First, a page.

Commercial Cunning, Crunch and Crackle

Food and the Senses (Part 5)

In Part 4 of FATS, we saw how appearance greatly affects our eating experience. Over the rest of the month, we examined the visual aspect of food, mostly from an aesthetic viewpoint and this week, we we will examine the psychological side. We already talked a little bit about it in our Culinary Colours article. This time, we will delve deeper and see how such tactics can be used for commercial gain, and then segue into the next sense in our compendium.

An important tactic often used by restaurants is the Delbeouf illusion, which basically works this way: If there are two similarly sized circles, each surrounded by another circle, one large and one small, then the circle enclosed by the larger circle appears to be smaller than the one enclosed by the smaller circle, although they are both of the same size.

As a result, if a dish, especially a main course, is served on a large plate with lots of negative space around it, it looks smaller in size than the same dish, had it been served on a dish that just accommodates it. This illusion is so convincing that people actually feel less full when eating mains out of larger plates, giving them the impression that there is still room for dessert. This tactic is advantageous in any restaurant where you pay based on what you order. On the flip-side, all-you-can-eat buffets usually keep smaller plates, so that people get a false feeling of fullness despite not eating as much. Using smaller plates can also help weight-watchers control their portion sizes.

A different tactic is used to achieve a similar result when it comes to drinks. It is seen that beers served in curved glasses are usually finished faster than those served in straight sided mugs. This is because the brain judges how much we drink based on the height or level of liquid in the glass. With curved edges such that the top is wider than the bottom, people find it difficult to pace their drinking. When the glass is half-empty, more than half the drink has already been consumed. But it is difficult to keep track and people tend to finish their drinks faster. The same applies for drinks served in martini glasses. Hence, people tend to order more drinks, which translates to more profit for the restaurants.

The fallacy that the brain judges volume of a liquid by its level in the glass also manifests as the vertical-horizontal optical illusion: People consistently perceive equally sized vertical lines as longer than horizontal ones. As a result, we finish drinks in tall skinny glasses quicker than short stubby ones, and tend to pour more into shorter glasses. So, if you’re not planning to get drunk, choose the skinny glass.

We don’t often consider sound as an integral part of our eating experience, but think again. We love the hissing sound of a sizzler platter as it appears smoking hot on our table, we love, and some of us love watching ASMR videos of people eating stuff, ranging from the slurpiest of ramen to the crunchiest of potato chips.

Which brings us to our main topic when it comes to sound: Crunch. It is no mystery that we love crunchy foods; nay, we crave it. There are many reasons for it. Some of these are downright Pavlovian, where we associate crunch with freshness, which is good for us (think apple) or fattiness, which makes us feel good. (think potato chip). Crunch is therefore, rather ironically, associated with two contrasting aspects of food. But our brain cannot distinguish between that and remembers the simple formula, crunch = good.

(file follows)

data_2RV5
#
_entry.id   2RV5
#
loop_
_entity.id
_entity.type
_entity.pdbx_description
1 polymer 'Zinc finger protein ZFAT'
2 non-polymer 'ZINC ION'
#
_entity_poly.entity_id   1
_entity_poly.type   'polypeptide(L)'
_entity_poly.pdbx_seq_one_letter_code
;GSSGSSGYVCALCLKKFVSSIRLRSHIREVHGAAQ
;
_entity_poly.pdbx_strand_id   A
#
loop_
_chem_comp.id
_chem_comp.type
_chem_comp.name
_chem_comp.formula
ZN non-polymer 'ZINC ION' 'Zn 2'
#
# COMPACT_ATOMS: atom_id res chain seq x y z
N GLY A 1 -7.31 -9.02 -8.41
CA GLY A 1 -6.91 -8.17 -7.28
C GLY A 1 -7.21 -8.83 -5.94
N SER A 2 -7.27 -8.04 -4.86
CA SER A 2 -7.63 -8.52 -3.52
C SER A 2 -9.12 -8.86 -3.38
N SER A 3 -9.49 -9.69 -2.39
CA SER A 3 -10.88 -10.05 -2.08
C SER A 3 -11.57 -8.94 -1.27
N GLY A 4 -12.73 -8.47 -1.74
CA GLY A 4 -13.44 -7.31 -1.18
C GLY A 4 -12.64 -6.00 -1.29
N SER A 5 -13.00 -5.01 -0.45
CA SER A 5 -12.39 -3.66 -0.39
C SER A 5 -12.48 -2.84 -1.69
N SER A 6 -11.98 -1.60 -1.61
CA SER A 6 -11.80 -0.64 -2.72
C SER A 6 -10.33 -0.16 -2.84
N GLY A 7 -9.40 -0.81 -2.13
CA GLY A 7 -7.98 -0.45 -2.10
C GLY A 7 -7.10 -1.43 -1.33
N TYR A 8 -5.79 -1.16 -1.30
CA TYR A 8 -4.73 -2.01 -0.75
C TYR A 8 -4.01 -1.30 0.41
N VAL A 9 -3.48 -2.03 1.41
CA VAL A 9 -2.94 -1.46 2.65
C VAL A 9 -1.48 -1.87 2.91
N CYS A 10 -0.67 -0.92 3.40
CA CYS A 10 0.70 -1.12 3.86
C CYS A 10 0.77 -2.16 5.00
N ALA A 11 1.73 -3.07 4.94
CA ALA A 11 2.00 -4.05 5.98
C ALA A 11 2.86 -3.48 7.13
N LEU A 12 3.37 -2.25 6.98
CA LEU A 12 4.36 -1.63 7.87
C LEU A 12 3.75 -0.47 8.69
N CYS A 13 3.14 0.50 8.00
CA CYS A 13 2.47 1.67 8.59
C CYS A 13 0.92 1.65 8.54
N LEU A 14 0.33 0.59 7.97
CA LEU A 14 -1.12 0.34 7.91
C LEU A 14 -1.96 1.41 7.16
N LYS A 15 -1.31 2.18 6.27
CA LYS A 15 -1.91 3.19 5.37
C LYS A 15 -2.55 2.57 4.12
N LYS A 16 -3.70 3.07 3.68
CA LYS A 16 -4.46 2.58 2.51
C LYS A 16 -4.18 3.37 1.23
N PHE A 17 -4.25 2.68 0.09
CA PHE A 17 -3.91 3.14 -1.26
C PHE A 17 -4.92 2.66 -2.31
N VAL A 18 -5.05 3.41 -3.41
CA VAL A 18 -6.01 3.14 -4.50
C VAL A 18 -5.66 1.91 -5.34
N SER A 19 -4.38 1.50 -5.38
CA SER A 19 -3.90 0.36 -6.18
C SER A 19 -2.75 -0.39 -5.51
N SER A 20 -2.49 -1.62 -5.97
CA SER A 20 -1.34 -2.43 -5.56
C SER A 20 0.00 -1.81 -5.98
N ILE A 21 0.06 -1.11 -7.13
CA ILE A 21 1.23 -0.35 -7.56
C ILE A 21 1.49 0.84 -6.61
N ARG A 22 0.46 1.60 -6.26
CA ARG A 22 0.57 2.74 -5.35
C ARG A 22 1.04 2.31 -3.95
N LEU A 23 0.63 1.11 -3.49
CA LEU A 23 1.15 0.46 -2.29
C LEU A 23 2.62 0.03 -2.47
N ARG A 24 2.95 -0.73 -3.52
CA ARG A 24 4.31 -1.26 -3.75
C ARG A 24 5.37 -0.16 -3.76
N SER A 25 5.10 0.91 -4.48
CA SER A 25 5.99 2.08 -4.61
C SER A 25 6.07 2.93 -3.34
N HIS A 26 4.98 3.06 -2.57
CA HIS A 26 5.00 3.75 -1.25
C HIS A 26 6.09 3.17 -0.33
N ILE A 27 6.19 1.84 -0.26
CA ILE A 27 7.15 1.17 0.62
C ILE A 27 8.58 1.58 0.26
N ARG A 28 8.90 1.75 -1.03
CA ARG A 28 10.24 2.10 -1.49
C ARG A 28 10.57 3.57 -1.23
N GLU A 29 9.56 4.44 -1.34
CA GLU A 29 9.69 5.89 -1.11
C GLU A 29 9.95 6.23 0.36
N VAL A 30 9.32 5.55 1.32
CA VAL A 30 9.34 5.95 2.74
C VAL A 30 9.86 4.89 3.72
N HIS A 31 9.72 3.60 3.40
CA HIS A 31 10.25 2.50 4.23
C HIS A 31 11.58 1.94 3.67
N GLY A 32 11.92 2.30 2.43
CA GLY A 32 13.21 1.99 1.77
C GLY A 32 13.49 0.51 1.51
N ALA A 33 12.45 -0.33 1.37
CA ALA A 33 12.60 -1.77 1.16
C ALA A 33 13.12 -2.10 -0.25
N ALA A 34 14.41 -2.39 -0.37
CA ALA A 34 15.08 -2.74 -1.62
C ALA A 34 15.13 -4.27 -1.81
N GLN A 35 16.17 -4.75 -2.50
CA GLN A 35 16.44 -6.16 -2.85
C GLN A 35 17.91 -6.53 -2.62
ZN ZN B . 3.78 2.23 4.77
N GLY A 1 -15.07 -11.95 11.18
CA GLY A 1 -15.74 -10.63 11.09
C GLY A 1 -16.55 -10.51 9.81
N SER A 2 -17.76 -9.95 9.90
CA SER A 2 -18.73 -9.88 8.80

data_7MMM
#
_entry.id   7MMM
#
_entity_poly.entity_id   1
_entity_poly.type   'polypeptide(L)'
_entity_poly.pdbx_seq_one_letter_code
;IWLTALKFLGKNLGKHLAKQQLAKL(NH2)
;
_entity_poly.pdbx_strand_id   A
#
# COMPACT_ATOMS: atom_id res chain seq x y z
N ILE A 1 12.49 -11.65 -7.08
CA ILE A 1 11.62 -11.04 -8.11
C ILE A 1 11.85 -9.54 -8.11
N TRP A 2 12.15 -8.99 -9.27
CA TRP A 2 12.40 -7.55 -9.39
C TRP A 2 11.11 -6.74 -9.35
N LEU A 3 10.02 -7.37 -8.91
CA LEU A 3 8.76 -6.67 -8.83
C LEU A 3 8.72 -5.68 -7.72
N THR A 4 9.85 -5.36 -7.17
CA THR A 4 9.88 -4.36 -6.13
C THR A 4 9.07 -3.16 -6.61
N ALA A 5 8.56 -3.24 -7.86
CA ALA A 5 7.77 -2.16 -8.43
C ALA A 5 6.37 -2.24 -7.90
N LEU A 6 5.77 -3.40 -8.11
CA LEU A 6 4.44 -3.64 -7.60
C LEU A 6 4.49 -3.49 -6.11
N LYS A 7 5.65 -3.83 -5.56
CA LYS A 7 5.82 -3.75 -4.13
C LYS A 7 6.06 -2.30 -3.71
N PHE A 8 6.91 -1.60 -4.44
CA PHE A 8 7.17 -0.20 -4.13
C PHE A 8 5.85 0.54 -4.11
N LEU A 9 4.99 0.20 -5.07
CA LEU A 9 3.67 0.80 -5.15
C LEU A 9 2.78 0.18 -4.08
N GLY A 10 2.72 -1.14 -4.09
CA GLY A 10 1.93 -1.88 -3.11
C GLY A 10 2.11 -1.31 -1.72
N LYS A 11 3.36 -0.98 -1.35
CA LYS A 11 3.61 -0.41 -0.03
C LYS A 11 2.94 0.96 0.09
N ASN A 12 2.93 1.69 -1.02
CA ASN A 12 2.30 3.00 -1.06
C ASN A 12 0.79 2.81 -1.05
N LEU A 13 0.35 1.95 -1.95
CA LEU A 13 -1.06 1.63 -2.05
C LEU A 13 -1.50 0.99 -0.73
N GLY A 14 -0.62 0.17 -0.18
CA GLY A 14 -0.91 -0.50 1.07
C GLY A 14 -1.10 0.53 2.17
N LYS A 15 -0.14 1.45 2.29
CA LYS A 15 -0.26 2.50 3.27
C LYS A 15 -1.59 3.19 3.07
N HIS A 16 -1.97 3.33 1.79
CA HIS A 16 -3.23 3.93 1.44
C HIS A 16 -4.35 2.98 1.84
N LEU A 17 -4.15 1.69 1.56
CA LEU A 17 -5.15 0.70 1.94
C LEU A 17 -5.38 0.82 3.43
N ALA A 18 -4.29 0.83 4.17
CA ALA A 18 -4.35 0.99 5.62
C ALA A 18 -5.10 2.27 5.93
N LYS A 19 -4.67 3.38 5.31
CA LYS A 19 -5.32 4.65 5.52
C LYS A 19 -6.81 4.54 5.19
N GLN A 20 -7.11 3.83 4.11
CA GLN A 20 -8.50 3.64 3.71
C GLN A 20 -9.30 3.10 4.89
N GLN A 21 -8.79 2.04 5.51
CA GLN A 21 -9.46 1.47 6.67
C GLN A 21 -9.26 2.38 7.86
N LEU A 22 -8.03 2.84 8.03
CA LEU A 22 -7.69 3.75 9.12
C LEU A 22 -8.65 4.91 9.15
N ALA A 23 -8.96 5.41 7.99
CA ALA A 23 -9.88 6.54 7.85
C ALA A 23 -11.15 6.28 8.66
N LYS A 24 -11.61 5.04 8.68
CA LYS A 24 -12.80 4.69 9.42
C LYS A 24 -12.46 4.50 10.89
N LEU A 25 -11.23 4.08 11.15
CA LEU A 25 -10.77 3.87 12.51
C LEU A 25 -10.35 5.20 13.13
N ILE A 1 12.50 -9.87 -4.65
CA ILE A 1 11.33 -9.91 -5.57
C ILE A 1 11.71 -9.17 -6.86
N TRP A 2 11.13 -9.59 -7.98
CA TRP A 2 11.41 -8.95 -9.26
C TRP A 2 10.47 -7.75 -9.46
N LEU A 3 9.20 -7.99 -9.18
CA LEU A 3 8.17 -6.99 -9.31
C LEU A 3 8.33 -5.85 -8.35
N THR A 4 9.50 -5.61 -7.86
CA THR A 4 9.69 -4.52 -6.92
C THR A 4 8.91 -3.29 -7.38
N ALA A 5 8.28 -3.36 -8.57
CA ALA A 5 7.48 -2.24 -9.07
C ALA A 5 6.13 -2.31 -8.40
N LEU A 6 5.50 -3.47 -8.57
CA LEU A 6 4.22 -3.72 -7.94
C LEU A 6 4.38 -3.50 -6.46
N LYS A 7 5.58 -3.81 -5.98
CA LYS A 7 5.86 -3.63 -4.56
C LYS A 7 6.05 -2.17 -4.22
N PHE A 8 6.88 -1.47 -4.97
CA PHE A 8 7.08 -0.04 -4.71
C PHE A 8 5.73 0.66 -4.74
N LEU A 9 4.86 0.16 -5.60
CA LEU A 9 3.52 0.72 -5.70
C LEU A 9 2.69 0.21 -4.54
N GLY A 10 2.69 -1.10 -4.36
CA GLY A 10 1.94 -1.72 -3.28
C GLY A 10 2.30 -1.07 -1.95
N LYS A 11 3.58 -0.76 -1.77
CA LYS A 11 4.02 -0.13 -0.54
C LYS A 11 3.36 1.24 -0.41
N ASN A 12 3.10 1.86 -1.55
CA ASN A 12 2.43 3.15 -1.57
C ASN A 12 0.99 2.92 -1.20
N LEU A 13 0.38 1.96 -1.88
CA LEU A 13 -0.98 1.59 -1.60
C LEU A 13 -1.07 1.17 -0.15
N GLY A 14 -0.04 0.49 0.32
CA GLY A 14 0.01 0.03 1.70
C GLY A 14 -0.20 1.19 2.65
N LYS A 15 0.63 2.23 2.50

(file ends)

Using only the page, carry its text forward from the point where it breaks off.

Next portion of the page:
Scientists speculate another reason for our affinity to crunchy foods, something that stems from a far less appetizing root. Early man was a hunter, and crunching down on animal bones was a part of the eating ritual. This animalistic behaviour might also explain why we adore crunch.

Food sounds originating from inside our mouth are not heard like normal sounds. Just like smell has two routes of entry into the nose, from outside via the nostril and from inside the mouth via retronasal olfaction (read FATS 3 for more), sound too has two doorways. The usual route is from outside via the ear canal, eardrum and middle ear. Sound, however, can also travel through bones of the skull to directly stimulate the inner ear, bypassing the above route. There are very few sounds which we experience from inside our mouths, and that is why food sounds are special.

Heston Blumenthal’s iconic “Sounds of the Sea” dish is based on the principle that certain sounds can actually heighten the flavours of a dish. The dish comprises elements of seafood like oysters, clams and sea urchins, and is served with an iPod in a conch shell, which plays sounds of the seashore. Diners are instructed to eat the dish while listening to the sounds. And apparently, it makes the flavours pop: the oysters taste brinier, and the overall flavour feels more “seafoody”. It has to do with psychological associations. The sounds trigger memories of visits to beaches, which heightens our appreciation of the seafood, making them taste fresher.

Sounds of the Sea, with iPod (Courtesy : TripAdvisor)

Sound is perhaps the most neglected of senses when it comes to eating, but eating would not be the same without it. In our next part, we will take a look at the fifth sense: touch.


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